This report details much of the current state-of-the-art of consumer exposure assessment data and models that can be used in chemical risk assessment, with a particular focus upon aggregate exposure assessment. Aggregate exposure considers all sources of exposure to a single chemical (e.g. hair care products, cosmetics, detergents, foods, environmental media, etc.) via all routes (oral, dermal, and inhalation). The report focuses on consumer products (not including the assessment of occupational exposure), considering the following product domains: cosmetics and personal care products, household products, food and other consumer products (such as surface coatings, adhesives, sealants, disinfectants, automotive care products, toys etc.). Exposure assessment is, by necessity, an iterative process. If, in any tier, negligible or acceptable risk cannot be demonstrated, the assessment moves to a higher tier. The risk assessment is finished if (in any tier of the approach) it has been demonstrated that the risk for the population under consideration is negligible or acceptable, or if in the highest tier the risk is not acceptable and further refinements are not possible. This approach was proposed in the WHO/IPCS framework for risk assessment of combined exposure to multiple chemicals (Meek et al, 2011). The report is divided into four sections. Section One gives background on the tiered approach to exposure assessment, including aggregate exposure assessment in the consumer product domains. Section Two provides an overview of the current exposure landscape, detailing the main data sources, models and tools that are available for chemical risk assessment in the food, cosmetics, household, and consumer products domains. Conclusions and recommendations on current opportunities for the development and provision of new tools and data are also presented based on the outcome of this landscaping exercise. This section is accompanied by a detailed spreadsheet referencing all identified data sources and tools identified for chemical exposure assessment. Section Three presents examples of case studies of aggregate exposure to the chemicals triclosan and phenoxyethanol (PhE), outlining how current models and data can be best used for higher-tier exposure assessments. In addition, there is a literature review of the broader domain of aggregate exposure assessment, detailing other examples and approaches that exist for aggregate exposure assessment. Section Four contains discussion and conclusions on areas of opportunity for exposure science over the next two to five years. The key conclusions of this report are summarised as follows: • Exposure assessments should involve an iterative process, and should be conducted using a tiered strategy, where the lowest tier (0) involves a semi-quantitative assessment of the all sources, pathways and routes contributing to aggregate exposure to a substance, the mid-tier (1) tends to be a deterministic estimate with conservative assumptions, the higher tier (2) is a more realistic estimation of population exposure with increased use of measured data using probabilistic methods, and at the highest tier (3) exposure is modelled with a person-orientated approach using raw data sets. • Many tools and databases exist to support consumer exposure assessment, as demonstrated in the landscaping effort. Users can select the data and tools that best fit their specific situation and level of assessment. • Most consumer exposures tools are designed to evaluate single substance, single use assessments. • Higher tier exposure assessments require more realistic and representative data to the situation being assessed and additional understanding of data correlations. • Subject oriented aggregate tools (PACEM, Creme Care & Cosmetics) are available that allow aggregate exposure assessment within some consumer product domains. For example, in cosmetics and personal care products, the availability of robust tools and data sets (habits and practices data with product co-use, and the use of presence probabilities) allow refined estimates of aggregate exposure. • A major challenge in estimating aggregate exposure in many product categories is obtaining representative information on exposure factors (Habits and Practices Data, Co-use Data, Chemical Concentration Data and Chemical Occurrence Data), as well as potential correlations between these factors. For some domains, such as household care products, the available data are limited. • Guidance should be developed to indicate when higher tier aggregate assessments might be a priority. Considerations include relative contributions of different sources, level of conservatism in a screening single source assessment (for example, the case study indicates a higher tier aggregate assessment may produce a lower exposure estimate than the maximum screening exposure predicted for a single uses), and total exposure levels from representative biomonitoring studies. • Model verification with real-life data (e.g. biomonitoring) on a representative range of chemicals would assist to promote use/acceptance of exposure model predictions. Wider engagement of industry, the public and regulators into the generation, harmonisation and management of input data related to consumer exposure will foster the advances in aggregate exposure modelling, especially in domains where currently little data are available.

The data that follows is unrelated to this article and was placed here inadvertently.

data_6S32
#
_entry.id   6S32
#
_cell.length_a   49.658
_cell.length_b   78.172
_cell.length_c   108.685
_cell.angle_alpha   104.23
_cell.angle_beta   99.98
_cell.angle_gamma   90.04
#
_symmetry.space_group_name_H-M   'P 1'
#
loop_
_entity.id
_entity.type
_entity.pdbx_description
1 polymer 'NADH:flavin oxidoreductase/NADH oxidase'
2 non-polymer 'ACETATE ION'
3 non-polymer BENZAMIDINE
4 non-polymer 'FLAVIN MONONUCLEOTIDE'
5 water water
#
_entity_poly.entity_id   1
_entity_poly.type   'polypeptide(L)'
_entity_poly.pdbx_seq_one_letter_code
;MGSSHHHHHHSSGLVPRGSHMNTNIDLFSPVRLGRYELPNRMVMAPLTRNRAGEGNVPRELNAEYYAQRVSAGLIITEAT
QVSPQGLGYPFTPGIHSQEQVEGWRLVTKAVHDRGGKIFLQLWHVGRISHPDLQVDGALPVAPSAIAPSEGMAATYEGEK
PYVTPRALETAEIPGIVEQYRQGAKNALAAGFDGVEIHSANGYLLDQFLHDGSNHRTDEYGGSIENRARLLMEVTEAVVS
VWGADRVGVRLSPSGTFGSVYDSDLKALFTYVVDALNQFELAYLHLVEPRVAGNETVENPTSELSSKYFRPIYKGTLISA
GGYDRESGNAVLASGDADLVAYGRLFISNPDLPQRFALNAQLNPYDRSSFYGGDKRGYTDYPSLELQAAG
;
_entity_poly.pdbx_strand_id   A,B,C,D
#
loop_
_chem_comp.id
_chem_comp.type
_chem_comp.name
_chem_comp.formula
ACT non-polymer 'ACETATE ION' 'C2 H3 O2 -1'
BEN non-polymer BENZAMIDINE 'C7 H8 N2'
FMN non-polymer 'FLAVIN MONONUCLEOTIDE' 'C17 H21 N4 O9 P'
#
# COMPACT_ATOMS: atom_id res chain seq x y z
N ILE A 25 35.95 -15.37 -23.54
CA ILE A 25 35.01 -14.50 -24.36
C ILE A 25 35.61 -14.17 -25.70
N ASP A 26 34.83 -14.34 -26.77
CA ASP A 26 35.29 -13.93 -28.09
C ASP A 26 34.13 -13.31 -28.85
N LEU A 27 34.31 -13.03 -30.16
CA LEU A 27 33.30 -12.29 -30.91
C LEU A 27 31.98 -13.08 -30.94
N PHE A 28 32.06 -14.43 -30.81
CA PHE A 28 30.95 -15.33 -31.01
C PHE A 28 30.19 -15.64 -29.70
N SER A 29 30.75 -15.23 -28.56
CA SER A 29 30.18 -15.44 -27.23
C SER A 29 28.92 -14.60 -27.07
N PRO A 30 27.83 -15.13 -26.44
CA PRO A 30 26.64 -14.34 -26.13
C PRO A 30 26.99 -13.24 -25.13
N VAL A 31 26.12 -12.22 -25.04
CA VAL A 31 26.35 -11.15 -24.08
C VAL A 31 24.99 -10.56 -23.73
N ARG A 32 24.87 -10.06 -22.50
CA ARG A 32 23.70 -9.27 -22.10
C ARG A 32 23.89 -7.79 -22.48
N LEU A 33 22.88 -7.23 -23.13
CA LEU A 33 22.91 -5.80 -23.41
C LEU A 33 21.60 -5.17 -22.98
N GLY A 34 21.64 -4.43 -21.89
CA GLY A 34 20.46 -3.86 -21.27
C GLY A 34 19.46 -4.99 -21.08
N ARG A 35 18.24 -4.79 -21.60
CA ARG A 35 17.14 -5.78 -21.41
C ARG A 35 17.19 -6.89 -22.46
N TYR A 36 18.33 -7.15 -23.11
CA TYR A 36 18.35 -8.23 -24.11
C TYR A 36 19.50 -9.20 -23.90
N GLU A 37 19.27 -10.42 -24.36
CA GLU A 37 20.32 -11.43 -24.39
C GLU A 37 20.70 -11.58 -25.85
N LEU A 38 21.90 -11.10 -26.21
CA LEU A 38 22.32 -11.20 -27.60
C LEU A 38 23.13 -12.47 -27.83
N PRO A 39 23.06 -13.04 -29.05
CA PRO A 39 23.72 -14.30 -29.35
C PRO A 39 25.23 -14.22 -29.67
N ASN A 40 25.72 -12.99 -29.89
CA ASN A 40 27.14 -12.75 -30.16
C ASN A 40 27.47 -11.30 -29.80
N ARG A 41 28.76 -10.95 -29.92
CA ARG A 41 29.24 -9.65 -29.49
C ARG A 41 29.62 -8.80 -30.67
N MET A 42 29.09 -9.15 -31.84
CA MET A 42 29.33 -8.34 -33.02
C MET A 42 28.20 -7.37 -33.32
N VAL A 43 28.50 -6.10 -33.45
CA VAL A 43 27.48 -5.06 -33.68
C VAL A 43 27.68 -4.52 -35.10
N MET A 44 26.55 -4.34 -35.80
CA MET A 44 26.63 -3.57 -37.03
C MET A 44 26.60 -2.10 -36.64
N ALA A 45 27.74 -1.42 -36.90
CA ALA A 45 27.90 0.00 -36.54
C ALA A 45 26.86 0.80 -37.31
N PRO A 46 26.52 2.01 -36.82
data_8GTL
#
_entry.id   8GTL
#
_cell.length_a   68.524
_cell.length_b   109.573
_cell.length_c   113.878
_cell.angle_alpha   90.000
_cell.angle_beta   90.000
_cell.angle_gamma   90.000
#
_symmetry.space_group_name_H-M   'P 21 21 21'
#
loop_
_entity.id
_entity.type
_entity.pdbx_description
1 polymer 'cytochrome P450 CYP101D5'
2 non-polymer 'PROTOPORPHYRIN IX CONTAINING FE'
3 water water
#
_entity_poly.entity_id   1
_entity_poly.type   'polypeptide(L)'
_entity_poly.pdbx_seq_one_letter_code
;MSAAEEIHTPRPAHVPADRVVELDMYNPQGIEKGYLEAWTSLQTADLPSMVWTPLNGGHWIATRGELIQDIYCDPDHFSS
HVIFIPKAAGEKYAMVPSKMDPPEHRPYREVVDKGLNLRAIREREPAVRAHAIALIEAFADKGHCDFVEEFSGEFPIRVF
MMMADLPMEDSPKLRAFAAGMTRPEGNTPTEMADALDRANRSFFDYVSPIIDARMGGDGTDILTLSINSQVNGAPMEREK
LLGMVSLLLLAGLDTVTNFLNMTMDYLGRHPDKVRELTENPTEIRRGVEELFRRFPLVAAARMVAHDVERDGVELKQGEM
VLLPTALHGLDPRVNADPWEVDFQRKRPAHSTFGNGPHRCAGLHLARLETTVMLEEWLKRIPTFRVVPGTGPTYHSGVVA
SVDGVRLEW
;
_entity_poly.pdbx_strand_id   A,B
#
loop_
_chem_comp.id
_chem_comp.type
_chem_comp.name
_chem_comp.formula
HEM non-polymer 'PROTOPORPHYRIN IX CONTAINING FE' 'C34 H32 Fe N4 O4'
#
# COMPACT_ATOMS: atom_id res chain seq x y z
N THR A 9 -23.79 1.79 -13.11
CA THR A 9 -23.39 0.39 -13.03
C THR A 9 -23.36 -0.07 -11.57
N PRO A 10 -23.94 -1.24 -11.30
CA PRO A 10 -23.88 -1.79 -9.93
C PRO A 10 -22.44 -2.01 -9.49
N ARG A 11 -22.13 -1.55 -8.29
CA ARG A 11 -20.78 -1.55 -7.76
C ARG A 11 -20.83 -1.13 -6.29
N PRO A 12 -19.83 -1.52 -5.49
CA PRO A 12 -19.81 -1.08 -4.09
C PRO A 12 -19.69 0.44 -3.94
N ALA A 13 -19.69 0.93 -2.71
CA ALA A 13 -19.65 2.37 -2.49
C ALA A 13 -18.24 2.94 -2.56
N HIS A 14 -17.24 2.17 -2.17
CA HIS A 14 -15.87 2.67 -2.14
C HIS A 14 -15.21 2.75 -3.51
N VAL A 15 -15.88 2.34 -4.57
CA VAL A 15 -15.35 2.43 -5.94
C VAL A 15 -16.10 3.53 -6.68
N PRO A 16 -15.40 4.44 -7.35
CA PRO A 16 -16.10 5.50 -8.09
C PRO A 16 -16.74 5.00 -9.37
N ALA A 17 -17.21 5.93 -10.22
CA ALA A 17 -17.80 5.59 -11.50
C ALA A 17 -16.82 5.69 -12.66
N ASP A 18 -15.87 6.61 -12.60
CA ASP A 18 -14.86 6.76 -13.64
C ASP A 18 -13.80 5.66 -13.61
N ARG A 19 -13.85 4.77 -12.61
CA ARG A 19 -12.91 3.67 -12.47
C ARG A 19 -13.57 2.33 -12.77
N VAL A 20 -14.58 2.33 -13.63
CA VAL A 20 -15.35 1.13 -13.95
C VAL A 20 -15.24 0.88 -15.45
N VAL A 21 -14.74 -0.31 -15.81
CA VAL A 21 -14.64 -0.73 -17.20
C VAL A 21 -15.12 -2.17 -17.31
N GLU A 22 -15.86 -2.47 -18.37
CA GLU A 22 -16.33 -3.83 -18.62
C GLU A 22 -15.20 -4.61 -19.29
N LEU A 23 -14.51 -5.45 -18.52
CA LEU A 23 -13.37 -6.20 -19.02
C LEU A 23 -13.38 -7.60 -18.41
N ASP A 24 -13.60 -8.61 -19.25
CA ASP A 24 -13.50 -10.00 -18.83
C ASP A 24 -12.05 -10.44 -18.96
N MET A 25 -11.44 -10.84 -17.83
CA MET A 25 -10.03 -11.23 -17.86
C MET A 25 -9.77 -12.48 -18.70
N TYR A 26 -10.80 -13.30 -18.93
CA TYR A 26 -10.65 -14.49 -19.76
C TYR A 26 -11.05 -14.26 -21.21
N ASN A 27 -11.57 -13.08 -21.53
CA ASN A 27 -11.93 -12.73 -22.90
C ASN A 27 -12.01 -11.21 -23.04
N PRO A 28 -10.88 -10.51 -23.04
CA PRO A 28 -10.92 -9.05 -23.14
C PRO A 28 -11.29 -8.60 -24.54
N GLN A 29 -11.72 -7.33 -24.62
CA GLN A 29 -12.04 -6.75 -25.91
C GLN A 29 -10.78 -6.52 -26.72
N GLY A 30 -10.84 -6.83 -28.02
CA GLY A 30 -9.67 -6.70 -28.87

Authors: O’Mahony C. et al on behalf of the ECETOC Task Force on guidance for effective use of human exposure data in risk assessment of chemicals